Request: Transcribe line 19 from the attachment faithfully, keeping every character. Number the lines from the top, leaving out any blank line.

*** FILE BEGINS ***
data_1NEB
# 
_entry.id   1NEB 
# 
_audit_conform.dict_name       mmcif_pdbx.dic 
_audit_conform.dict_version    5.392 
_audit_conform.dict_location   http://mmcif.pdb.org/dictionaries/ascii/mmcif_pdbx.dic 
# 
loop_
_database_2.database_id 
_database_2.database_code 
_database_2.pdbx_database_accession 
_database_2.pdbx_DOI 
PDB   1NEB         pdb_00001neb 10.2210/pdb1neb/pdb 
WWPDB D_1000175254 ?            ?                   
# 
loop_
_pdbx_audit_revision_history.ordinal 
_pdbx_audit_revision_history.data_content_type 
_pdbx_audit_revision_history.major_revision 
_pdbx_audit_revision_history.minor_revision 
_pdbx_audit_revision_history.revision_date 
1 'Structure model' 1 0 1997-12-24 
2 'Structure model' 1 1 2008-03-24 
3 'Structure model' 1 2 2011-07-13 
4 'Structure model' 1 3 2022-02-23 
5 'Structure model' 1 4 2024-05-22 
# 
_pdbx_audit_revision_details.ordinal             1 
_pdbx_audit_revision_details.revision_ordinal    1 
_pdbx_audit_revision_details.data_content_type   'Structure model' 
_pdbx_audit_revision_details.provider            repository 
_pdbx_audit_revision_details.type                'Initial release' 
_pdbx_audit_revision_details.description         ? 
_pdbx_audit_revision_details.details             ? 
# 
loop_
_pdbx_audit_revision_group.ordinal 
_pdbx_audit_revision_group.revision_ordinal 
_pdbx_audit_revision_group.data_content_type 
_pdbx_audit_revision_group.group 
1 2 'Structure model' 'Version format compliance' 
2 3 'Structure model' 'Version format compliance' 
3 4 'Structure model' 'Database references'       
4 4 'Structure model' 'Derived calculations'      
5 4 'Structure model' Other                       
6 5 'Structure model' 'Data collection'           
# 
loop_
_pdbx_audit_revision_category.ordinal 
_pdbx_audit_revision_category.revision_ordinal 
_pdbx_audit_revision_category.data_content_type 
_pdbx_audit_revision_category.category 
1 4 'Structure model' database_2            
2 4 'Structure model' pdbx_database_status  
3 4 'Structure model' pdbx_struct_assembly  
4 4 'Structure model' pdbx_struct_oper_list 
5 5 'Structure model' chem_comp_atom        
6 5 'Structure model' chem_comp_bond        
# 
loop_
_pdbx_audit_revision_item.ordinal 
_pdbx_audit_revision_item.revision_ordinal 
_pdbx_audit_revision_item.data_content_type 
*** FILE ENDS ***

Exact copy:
_pdbx_audit_revision_history.data_content_type 